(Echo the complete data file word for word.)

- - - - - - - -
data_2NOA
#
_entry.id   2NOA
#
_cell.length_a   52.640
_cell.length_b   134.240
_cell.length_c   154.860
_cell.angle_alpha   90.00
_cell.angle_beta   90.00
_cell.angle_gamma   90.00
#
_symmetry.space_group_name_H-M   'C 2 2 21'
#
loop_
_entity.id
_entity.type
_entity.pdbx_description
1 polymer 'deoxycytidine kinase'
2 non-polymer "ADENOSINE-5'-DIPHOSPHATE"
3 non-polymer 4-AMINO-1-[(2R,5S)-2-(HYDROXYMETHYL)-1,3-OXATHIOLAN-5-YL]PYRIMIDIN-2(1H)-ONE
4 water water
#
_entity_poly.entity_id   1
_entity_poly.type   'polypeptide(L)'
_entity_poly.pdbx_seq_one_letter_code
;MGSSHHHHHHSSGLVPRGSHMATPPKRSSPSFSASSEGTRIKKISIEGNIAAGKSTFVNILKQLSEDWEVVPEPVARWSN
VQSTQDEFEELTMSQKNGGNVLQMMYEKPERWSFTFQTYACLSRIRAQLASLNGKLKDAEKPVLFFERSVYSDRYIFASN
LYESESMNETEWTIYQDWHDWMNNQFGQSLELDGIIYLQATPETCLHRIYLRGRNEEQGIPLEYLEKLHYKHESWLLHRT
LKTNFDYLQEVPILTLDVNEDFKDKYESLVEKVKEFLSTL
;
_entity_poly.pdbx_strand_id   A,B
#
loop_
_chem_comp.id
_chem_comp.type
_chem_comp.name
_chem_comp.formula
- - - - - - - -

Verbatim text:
data_2NOA
#
_entry.id   2NOA
#
_cell.length_a   52.640
_cell.length_b   134.240
_cell.length_c   154.860
_cell.angle_alpha   90.00
_cell.angle_beta   90.00
_cell.angle_gamma   90.00
#
_symmetry.space_group_name_H-M   'C 2 2 21'
#
loop_
_entity.id
_entity.type
_entity.pdbx_description
1 polymer 'deoxycytidine kinase'
2 non-polymer "ADENOSINE-5'-DIPHOSPHATE"
3 non-polymer 4-AMINO-1-[(2R,5S)-2-(HYDROXYMETHYL)-1,3-OXATHIOLAN-5-YL]PYRIMIDIN-2(1H)-ONE
4 water water
#
_entity_poly.entity_id   1
_entity_poly.type   'polypeptide(L)'
_entity_poly.pdbx_seq_one_letter_code
;MGSSHHHHHHSSGLVPRGSHMATPPKRSSPSFSASSEGTRIKKISIEGNIAAGKSTFVNILKQLSEDWEVVPEPVARWSN
VQSTQDEFEELTMSQKNGGNVLQMMYEKPERWSFTFQTYACLSRIRAQLASLNGKLKDAEKPVLFFERSVYSDRYIFASN
LYESESMNETEWTIYQDWHDWMNNQFGQSLELDGIIYLQATPETCLHRIYLRGRNEEQGIPLEYLEKLHYKHESWLLHRT
LKTNFDYLQEVPILTLDVNEDFKDKYESLVEKVKEFLSTL
;
_entity_poly.pdbx_strand_id   A,B
#
loop_
_chem_comp.id
_chem_comp.type
_chem_comp.name
_chem_comp.formula